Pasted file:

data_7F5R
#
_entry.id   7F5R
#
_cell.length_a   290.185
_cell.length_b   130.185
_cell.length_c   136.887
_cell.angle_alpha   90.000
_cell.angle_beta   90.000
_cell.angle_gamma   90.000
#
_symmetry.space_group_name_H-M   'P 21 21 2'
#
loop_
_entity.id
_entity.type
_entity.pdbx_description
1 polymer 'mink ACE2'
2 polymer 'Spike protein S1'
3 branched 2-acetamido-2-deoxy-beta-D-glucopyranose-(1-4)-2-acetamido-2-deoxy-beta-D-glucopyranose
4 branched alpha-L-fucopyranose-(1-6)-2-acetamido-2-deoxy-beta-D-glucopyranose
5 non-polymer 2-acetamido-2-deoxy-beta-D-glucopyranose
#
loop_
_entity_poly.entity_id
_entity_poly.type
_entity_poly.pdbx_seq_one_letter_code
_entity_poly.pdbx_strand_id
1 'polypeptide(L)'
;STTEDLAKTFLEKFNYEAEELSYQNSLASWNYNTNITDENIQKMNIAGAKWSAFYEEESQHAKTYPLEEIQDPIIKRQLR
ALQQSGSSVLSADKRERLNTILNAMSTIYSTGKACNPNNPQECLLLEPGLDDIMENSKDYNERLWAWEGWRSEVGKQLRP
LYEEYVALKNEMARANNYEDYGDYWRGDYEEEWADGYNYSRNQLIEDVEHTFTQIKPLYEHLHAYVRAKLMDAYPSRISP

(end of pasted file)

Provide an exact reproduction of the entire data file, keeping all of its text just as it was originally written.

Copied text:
data_7F5R
#
_entry.id   7F5R
#
_cell.length_a   290.185
_cell.length_b   130.185
_cell.length_c   136.887
_cell.angle_alpha   90.000
_cell.angle_beta   90.000
_cell.angle_gamma   90.000
#
_symmetry.space_group_name_H-M   'P 21 21 2'
#
loop_
_entity.id
_entity.type
_entity.pdbx_description
1 polymer 'mink ACE2'
2 polymer 'Spike protein S1'
3 branched 2-acetamido-2-deoxy-beta-D-glucopyranose-(1-4)-2-acetamido-2-deoxy-beta-D-glucopyranose
4 branched alpha-L-fucopyranose-(1-6)-2-acetamido-2-deoxy-beta-D-glucopyranose
5 non-polymer 2-acetamido-2-deoxy-beta-D-glucopyranose
#
loop_
_entity_poly.entity_id
_entity_poly.type
_entity_poly.pdbx_seq_one_letter_code
_entity_poly.pdbx_strand_id
1 'polypeptide(L)'
;STTEDLAKTFLEKFNYEAEELSYQNSLASWNYNTNITDENIQKMNIAGAKWSAFYEEESQHAKTYPLEEIQDPIIKRQLR
ALQQSGSSVLSADKRERLNTILNAMSTIYSTGKACNPNNPQECLLLEPGLDDIMENSKDYNERLWAWEGWRSEVGKQLRP
LYEEYVALKNEMARANNYEDYGDYWRGDYEEEWADGYNYSRNQLIEDVEHTFTQIKPLYEHLHAYVRAKLMDAYPSRISP